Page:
Fish and pork were ‘unclean’. That meant they were not acceptable as offerings to the gods. People who were able to choose did not eat them.
Big purchases were sometimes agreed in writing to avoid arguments. A scribe sold an ox for a fine linen tunic and two everyday ones, beeds for a necklace and several sacks (probably of grain, but this is not recorded).
Barley bread was soaked in water sweetened with dates. The liquid fermented to make beer.
Daily rations for a labourer: bread, beer and onions, which were issued to workers on a pyramid site. Their basic pay was in fish, fuel, vegetables, grain and pottery, with beer and dates from time to time. At festivals they got bonuses.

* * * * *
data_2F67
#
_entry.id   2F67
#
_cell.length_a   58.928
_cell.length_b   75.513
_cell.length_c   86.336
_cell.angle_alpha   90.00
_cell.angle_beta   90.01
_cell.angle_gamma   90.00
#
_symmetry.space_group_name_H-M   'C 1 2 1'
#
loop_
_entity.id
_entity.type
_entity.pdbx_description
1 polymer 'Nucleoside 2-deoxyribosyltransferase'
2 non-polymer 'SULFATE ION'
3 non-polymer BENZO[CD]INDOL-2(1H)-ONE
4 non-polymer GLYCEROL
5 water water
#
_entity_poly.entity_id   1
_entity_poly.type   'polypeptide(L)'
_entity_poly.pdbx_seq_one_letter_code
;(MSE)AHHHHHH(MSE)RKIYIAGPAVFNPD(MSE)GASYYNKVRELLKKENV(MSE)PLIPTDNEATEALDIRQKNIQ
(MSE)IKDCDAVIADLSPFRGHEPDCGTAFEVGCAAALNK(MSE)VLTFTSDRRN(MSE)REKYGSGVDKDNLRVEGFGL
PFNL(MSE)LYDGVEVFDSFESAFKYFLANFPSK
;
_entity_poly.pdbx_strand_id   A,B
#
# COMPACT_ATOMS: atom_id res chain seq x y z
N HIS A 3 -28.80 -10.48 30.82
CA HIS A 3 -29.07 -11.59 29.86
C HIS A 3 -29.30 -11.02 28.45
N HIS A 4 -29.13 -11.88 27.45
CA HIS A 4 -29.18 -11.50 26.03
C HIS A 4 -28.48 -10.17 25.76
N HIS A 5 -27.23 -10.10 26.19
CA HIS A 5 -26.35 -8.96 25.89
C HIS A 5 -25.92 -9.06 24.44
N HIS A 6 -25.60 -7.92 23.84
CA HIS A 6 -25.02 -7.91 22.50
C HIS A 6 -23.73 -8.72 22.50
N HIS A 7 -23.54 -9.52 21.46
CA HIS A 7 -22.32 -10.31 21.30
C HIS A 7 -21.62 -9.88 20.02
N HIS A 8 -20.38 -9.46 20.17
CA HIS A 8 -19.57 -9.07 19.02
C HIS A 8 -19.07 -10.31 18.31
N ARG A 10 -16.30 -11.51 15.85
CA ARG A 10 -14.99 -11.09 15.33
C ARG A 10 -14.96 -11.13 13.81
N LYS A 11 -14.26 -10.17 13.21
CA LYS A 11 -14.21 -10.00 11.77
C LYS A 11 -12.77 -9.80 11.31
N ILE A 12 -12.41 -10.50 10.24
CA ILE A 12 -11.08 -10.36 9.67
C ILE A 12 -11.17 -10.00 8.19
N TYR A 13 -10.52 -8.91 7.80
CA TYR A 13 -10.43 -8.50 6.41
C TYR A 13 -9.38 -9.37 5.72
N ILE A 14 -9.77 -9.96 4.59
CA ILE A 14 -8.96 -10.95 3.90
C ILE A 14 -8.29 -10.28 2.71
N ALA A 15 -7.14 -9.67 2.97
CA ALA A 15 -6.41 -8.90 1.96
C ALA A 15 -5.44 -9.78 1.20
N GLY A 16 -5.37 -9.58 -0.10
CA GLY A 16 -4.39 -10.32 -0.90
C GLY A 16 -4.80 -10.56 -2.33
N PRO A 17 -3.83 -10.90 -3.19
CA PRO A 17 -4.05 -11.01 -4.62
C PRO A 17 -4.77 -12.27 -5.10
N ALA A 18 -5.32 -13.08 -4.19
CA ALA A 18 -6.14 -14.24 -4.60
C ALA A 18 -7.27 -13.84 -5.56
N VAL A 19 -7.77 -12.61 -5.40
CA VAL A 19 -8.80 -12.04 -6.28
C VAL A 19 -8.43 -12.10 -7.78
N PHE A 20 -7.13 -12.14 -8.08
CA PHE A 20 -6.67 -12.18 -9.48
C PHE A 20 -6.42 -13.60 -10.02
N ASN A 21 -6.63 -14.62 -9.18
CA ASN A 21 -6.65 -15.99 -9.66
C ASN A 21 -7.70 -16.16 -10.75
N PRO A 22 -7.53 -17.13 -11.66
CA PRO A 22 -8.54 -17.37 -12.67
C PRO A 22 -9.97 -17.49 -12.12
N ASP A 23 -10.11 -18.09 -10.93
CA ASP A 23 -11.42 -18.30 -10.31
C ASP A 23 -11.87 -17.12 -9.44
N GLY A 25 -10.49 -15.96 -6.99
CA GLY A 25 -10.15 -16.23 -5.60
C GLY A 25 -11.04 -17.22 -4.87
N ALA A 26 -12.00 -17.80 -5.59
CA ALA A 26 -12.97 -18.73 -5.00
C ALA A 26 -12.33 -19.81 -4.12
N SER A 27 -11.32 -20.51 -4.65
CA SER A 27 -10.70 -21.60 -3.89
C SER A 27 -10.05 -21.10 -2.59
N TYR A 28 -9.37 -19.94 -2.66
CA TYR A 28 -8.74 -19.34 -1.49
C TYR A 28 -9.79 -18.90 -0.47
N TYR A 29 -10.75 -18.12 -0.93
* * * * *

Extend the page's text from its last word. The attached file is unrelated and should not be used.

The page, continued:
The Nile provided poor people with a cheap source of food. Its waters were full of fish and its marshes were home to huge flocks of birds – duck, crane and teal. If hunters caught too many to eat or sell, the surplus were gutted, dried in the sun and then stored in jars of salt.
You did not take a purse to market. People brought things made at home – mats, cloth, cakes or bread – to exchange for farm produce and craftware – pottery, sandals, jewellery and toys.